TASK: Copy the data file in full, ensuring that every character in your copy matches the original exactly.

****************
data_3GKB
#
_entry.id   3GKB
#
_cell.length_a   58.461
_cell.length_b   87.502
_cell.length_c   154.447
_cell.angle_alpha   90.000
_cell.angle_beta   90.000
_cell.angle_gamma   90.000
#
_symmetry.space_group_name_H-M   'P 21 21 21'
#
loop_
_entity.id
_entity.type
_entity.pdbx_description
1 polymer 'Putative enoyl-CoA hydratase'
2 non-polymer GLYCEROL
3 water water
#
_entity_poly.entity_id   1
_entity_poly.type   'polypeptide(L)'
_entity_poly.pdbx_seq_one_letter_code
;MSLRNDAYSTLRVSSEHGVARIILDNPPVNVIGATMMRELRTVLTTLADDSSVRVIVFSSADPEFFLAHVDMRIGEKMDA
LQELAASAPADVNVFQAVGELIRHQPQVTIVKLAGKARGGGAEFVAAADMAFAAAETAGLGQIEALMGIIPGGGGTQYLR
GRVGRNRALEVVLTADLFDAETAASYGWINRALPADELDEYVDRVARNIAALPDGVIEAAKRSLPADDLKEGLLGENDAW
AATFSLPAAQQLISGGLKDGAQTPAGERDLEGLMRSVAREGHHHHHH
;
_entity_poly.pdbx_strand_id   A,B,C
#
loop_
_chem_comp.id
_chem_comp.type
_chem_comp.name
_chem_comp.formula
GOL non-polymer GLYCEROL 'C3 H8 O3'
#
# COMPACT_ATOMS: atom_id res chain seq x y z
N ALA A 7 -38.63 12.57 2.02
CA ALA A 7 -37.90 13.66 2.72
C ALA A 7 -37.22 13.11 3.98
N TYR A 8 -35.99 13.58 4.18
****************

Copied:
data_3GKB
#
_entry.id   3GKB
#
_cell.length_a   58.461
_cell.length_b   87.502
_cell.length_c   154.447
_cell.angle_alpha   90.000
_cell.angle_beta   90.000
_cell.angle_gamma   90.000
#
_symmetry.space_group_name_H-M   'P 21 21 21'
#
loop_
_entity.id
_entity.type
_entity.pdbx_description
1 polymer 'Putative enoyl-CoA hydratase'
2 non-polymer GLYCEROL
3 water water
#
_entity_poly.entity_id   1
_entity_poly.type   'polypeptide(L)'
_entity_poly.pdbx_seq_one_letter_code
;MSLRNDAYSTLRVSSEHGVARIILDNPPVNVIGATMMRELRTVLTTLADDSSVRVIVFSSADPEFFLAHVDMRIGEKMDA
LQELAASAPADVNVFQAVGELIRHQPQVTIVKLAGKARGGGAEFVAAADMAFAAAETAGLGQIEALMGIIPGGGGTQYLR
GRVGRNRALEVVLTADLFDAETAASYGWINRALPADELDEYVDRVARNIAALPDGVIEAAKRSLPADDLKEGLLGENDAW
AATFSLPAAQQLISGGLKDGAQTPAGERDLEGLMRSVAREGHHHHHH
;
_entity_poly.pdbx_strand_id   A,B,C
#
loop_
_chem_comp.id
_chem_comp.type
_chem_comp.name
_chem_comp.formula
GOL non-polymer GLYCEROL 'C3 H8 O3'
#
# COMPACT_ATOMS: atom_id res chain seq x y z
N ALA A 7 -38.63 12.57 2.02
CA ALA A 7 -37.90 13.66 2.72
C ALA A 7 -37.22 13.11 3.98
N TYR A 8 -35.99 13.58 4.18